Letter to the Editor: Mizzou Advantage misrepresented in editorial

The Maneater’s recent editorial mischaracterized the nature of The Mizzou Advantage initiative.

Dear Maneater Editorial Board:

I’m writing in response to the editorial “Provost must be a voice for faculty, students.” The editorial expressed that the Provost should be an advocate for faculty and students, and I completely concur with this sentiment. However, I wanted to take this opportunity to correct a significant inaccuracy in the editorial. It stated that The Mizzou Advantage initiative provides bonuses to high-performing faculty. The bonuses that the article was referring to come from a 2 percent reallocation mandated by the University of Missouri System in 2013. None of the money from the 2 percent is allocated to The Mizzou Advantage budget, nor does our initiative fund bonuses of any kind. In fact, like all of campus, Mizzou Advantage is also subject to the annual 2 percent reallocation. With this said, I thought this would be a great opportunity to clarify how The Mizzou Advantage initiative contributes to the campus.

The initiative focuses on MU’s interdisciplinary strength across four areas (Food for the Future, Media of the Future, One Health/One Medicine and Sustainable Energy) and on improving MU’s standing within the AAU. In the broadest sense, the initiative has five aims: discovery, networking, education, communication and advancement.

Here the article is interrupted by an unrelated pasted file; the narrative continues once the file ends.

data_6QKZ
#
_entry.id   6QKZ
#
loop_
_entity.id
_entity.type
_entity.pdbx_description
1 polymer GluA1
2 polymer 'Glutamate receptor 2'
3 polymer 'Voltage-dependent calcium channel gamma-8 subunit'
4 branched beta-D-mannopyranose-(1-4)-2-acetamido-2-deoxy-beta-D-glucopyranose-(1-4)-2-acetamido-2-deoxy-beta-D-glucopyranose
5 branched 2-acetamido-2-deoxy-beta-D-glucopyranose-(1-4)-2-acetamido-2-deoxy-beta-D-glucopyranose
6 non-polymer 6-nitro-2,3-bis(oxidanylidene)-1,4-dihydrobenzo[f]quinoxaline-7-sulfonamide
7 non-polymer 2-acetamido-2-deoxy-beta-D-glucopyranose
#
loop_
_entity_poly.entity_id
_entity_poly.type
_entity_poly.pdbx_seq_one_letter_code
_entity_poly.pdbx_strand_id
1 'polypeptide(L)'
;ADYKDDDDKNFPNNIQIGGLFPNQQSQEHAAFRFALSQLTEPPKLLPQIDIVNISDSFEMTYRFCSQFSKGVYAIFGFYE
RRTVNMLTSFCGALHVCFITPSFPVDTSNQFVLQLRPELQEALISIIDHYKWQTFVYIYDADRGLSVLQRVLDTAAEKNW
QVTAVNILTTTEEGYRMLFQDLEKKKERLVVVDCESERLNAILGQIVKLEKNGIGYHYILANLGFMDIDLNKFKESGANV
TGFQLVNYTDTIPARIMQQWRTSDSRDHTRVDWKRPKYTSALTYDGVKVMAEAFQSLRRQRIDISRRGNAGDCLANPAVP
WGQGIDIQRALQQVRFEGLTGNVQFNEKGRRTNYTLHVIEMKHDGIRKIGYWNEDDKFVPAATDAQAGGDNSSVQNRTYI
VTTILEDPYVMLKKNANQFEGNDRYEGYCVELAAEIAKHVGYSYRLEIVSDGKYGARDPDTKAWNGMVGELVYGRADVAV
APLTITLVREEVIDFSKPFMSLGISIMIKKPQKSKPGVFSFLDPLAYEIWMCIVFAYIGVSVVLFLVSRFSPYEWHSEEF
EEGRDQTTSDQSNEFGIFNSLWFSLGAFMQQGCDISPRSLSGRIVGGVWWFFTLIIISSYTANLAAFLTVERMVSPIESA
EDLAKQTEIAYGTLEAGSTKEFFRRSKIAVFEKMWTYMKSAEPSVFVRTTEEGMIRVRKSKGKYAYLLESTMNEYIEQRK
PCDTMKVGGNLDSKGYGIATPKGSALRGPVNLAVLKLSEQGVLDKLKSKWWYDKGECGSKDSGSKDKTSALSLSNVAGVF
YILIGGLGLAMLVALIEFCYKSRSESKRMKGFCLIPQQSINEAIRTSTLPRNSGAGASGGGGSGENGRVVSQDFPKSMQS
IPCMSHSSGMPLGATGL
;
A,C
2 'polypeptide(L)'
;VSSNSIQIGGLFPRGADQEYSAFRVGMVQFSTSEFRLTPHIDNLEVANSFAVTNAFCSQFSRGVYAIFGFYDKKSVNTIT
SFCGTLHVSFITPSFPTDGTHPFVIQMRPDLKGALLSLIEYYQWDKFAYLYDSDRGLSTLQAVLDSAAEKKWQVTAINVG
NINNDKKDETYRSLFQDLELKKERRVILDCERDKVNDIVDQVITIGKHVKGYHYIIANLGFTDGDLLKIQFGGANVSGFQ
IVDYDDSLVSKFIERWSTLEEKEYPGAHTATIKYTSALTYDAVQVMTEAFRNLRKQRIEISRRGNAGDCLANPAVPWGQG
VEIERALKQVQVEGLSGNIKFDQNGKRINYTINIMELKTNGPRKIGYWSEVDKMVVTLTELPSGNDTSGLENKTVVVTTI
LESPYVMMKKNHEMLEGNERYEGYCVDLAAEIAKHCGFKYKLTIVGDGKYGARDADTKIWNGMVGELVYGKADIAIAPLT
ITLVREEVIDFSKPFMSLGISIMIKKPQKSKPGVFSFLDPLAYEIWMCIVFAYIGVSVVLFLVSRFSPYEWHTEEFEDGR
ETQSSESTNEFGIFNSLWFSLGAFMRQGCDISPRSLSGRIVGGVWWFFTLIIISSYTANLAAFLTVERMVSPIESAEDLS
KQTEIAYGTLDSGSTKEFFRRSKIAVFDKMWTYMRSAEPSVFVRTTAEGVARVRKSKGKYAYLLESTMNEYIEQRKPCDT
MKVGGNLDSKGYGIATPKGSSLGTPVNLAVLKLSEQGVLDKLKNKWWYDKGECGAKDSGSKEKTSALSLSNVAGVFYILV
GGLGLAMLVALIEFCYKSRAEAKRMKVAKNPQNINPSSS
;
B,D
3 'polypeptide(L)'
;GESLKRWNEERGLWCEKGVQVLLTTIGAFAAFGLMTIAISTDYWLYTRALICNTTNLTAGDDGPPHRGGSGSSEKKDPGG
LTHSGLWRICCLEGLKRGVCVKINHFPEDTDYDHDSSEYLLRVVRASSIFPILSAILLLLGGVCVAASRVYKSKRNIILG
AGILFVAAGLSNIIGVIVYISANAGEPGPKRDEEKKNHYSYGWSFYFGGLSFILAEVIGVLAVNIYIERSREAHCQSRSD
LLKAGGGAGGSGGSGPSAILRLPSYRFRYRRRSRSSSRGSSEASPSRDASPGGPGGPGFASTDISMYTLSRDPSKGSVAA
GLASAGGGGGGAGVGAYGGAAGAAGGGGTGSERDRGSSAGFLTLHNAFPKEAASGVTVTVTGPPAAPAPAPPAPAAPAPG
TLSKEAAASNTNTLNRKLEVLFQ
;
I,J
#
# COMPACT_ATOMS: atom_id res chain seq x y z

The Mizzou Advantage has provided seed funding for a variety of promising research projects. Some notable examples: Dr. Chung-Ho Lin identified compounds in red cedar trees which may fight skin cancer. Dr. Bill Jacoby investigated a carbon-burning process that could generate clean water for third-world countries. Dr. Fred vom Saal demonstrated that pregnant women’s exposure to chemicals in everyday plastics may predispose fetuses to obesity. These projects, and 65 others, establish MU as a destination for research in the university’s areas of strength, attract high-profile external research partners and bring MU additional research dollars from external funding agencies.

The Mizzou Advantage initiative also partners with schools and colleges across campus in supporting hires which link together two or more campus areas. For example, Dr. Charlie Maitz’s research in radiation oncology crosses between the veterinary school, the medical school, the MU Research Reactor and the department of chemistry. As another example, Dr. Ellen Wan investigates new technologies in biomass, spanning the colleges of Engineering and Agriculture, Food and Natural Resources. To aid existing faculty and staff to learn about subjects outside their area of expertise, The Mizzou Advantage also offers professional development awards and travel funds to support investigation and collaborations for new undertakings.


The Mizzou Advantage initiative was founded on the belief that we can do more together than we can alone. Each area of strength is led by a facilitator — accomplished faculty recognized for their knowledge and ability to bring together disparate groups — in pursuit of knowledge and innovation.

The initiative also supports a number of networking activities. For instance, working with the MU Conference Office, The Mizzou Advantage funds national and international conferences on campus. It coordinates with the Chancellor’s office to bring distinguished speakers to the university. In conjunction with the Office of Economic Development and MU Extension as well as other outreach units, The Mizzou Advantage makes external connections.